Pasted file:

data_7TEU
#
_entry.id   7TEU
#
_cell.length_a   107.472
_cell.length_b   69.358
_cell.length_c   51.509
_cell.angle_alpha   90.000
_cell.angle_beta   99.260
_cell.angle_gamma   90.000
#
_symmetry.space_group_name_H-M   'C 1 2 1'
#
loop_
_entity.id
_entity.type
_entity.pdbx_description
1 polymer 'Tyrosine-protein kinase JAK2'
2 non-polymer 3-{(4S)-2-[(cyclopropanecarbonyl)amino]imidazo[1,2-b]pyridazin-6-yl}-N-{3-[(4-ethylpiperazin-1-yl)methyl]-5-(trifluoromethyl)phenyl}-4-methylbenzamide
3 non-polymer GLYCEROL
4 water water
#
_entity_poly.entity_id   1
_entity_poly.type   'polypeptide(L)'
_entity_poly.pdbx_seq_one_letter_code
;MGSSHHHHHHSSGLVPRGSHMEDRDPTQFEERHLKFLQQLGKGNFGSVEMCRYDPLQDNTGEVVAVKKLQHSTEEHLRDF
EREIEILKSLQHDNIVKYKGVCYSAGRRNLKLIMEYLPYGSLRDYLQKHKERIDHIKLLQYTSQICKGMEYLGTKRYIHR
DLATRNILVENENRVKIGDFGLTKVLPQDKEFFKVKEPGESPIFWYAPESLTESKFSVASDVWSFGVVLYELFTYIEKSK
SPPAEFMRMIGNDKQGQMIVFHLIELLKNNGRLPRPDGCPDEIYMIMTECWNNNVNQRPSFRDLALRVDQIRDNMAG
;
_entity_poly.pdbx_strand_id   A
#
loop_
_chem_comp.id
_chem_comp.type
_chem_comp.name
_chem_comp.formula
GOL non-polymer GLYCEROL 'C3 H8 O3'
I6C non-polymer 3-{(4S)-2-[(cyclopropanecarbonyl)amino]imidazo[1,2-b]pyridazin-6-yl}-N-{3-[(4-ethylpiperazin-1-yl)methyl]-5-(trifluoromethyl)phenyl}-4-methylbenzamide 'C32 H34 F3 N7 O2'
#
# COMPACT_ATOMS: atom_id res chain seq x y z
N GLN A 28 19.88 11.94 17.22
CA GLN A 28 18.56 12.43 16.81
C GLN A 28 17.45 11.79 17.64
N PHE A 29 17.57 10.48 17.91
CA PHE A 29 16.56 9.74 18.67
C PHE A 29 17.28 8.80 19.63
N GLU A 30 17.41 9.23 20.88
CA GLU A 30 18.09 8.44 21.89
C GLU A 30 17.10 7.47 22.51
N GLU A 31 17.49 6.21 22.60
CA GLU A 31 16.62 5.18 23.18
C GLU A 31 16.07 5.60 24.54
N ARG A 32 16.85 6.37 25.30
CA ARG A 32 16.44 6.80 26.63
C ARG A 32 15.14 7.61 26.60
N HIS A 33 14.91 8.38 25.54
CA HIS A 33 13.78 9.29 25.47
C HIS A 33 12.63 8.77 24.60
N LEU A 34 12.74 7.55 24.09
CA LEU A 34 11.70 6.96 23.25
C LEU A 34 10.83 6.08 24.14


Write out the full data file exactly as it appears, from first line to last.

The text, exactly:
data_7TEU
#
_entry.id   7TEU
#
_cell.length_a   107.472
_cell.length_b   69.358
_cell.length_c   51.509
_cell.angle_alpha   90.000
_cell.angle_beta   99.260
_cell.angle_gamma   90.000
#
_symmetry.space_group_name_H-M   'C 1 2 1'
#
loop_
_entity.id
_entity.type
_entity.pdbx_description
1 polymer 'Tyrosine-protein kinase JAK2'
2 non-polymer 3-{(4S)-2-[(cyclopropanecarbonyl)amino]imidazo[1,2-b]pyridazin-6-yl}-N-{3-[(4-ethylpiperazin-1-yl)methyl]-5-(trifluoromethyl)phenyl}-4-methylbenzamide
3 non-polymer GLYCEROL
4 water water
#
_entity_poly.entity_id   1
_entity_poly.type   'polypeptide(L)'
_entity_poly.pdbx_seq_one_letter_code
;MGSSHHHHHHSSGLVPRGSHMEDRDPTQFEERHLKFLQQLGKGNFGSVEMCRYDPLQDNTGEVVAVKKLQHSTEEHLRDF
EREIEILKSLQHDNIVKYKGVCYSAGRRNLKLIMEYLPYGSLRDYLQKHKERIDHIKLLQYTSQICKGMEYLGTKRYIHR
DLATRNILVENENRVKIGDFGLTKVLPQDKEFFKVKEPGESPIFWYAPESLTESKFSVASDVWSFGVVLYELFTYIEKSK
SPPAEFMRMIGNDKQGQMIVFHLIELLKNNGRLPRPDGCPDEIYMIMTECWNNNVNQRPSFRDLALRVDQIRDNMAG
;
_entity_poly.pdbx_strand_id   A
#
loop_
_chem_comp.id
_chem_comp.type
_chem_comp.name
_chem_comp.formula
GOL non-polymer GLYCEROL 'C3 H8 O3'
I6C non-polymer 3-{(4S)-2-[(cyclopropanecarbonyl)amino]imidazo[1,2-b]pyridazin-6-yl}-N-{3-[(4-ethylpiperazin-1-yl)methyl]-5-(trifluoromethyl)phenyl}-4-methylbenzamide 'C32 H34 F3 N7 O2'
#
# COMPACT_ATOMS: atom_id res chain seq x y z
N GLN A 28 19.88 11.94 17.22
CA GLN A 28 18.56 12.43 16.81
C GLN A 28 17.45 11.79 17.64
N PHE A 29 17.57 10.48 17.91
CA PHE A 29 16.56 9.74 18.67
C PHE A 29 17.28 8.80 19.63
N GLU A 30 17.41 9.23 20.88
CA GLU A 30 18.09 8.44 21.89
C GLU A 30 17.10 7.47 22.51
N GLU A 31 17.49 6.21 22.60
CA GLU A 31 16.62 5.18 23.18
C GLU A 31 16.07 5.60 24.54
N ARG A 32 16.85 6.37 25.30
CA ARG A 32 16.44 6.80 26.63
C ARG A 32 15.14 7.61 26.60
N HIS A 33 14.91 8.38 25.54
CA HIS A 33 13.78 9.29 25.47
C HIS A 33 12.63 8.77 24.60
N LEU A 34 12.74 7.55 24.09
CA LEU A 34 11.70 6.96 23.25
C LEU A 34 10.83 6.08 24.14